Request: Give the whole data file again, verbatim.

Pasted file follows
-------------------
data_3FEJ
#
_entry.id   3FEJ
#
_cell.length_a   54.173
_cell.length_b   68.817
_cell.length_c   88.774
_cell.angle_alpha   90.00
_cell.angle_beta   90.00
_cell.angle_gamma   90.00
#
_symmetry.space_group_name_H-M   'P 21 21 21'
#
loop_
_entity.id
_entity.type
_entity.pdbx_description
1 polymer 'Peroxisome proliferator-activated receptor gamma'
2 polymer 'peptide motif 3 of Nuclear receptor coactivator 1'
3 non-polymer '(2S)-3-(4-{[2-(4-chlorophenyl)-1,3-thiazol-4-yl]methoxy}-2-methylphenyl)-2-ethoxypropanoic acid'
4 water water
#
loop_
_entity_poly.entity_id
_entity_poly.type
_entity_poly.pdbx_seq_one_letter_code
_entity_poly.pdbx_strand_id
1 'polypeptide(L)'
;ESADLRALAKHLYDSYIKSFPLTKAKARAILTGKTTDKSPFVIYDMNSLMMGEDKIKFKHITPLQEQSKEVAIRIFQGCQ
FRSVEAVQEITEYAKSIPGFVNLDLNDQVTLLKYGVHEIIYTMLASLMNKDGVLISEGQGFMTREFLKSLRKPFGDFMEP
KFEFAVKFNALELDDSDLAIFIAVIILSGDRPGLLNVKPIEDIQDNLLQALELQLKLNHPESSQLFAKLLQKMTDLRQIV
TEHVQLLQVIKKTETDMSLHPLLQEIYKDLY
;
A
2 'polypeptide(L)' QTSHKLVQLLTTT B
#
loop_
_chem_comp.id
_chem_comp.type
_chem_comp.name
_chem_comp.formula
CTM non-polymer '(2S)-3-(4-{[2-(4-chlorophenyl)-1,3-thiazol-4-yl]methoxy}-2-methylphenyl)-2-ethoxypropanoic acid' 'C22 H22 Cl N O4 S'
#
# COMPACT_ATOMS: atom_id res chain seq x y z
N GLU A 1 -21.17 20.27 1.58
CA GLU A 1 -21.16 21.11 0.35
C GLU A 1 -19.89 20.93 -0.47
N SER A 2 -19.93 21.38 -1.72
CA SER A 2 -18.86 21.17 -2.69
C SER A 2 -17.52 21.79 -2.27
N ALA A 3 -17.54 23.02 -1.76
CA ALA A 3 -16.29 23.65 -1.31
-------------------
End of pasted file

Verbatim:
data_3FEJ
#
_entry.id   3FEJ
#
_cell.length_a   54.173
_cell.length_b   68.817
_cell.length_c   88.774
_cell.angle_alpha   90.00
_cell.angle_beta   90.00
_cell.angle_gamma   90.00
#
_symmetry.space_group_name_H-M   'P 21 21 21'
#
loop_
_entity.id
_entity.type
_entity.pdbx_description
1 polymer 'Peroxisome proliferator-activated receptor gamma'
2 polymer 'peptide motif 3 of Nuclear receptor coactivator 1'
3 non-polymer '(2S)-3-(4-{[2-(4-chlorophenyl)-1,3-thiazol-4-yl]methoxy}-2-methylphenyl)-2-ethoxypropanoic acid'
4 water water
#
loop_
_entity_poly.entity_id
_entity_poly.type
_entity_poly.pdbx_seq_one_letter_code
_entity_poly.pdbx_strand_id
1 'polypeptide(L)'
;ESADLRALAKHLYDSYIKSFPLTKAKARAILTGKTTDKSPFVIYDMNSLMMGEDKIKFKHITPLQEQSKEVAIRIFQGCQ
FRSVEAVQEITEYAKSIPGFVNLDLNDQVTLLKYGVHEIIYTMLASLMNKDGVLISEGQGFMTREFLKSLRKPFGDFMEP
KFEFAVKFNALELDDSDLAIFIAVIILSGDRPGLLNVKPIEDIQDNLLQALELQLKLNHPESSQLFAKLLQKMTDLRQIV
TEHVQLLQVIKKTETDMSLHPLLQEIYKDLY
;
A
2 'polypeptide(L)' QTSHKLVQLLTTT B
#
loop_
_chem_comp.id
_chem_comp.type
_chem_comp.name
_chem_comp.formula
CTM non-polymer '(2S)-3-(4-{[2-(4-chlorophenyl)-1,3-thiazol-4-yl]methoxy}-2-methylphenyl)-2-ethoxypropanoic acid' 'C22 H22 Cl N O4 S'
#
# COMPACT_ATOMS: atom_id res chain seq x y z
N GLU A 1 -21.17 20.27 1.58
CA GLU A 1 -21.16 21.11 0.35
C GLU A 1 -19.89 20.93 -0.47
N SER A 2 -19.93 21.38 -1.72
CA SER A 2 -18.86 21.17 -2.69
C SER A 2 -17.52 21.79 -2.27
N ALA A 3 -17.54 23.02 -1.76
CA ALA A 3 -16.29 23.65 -1.31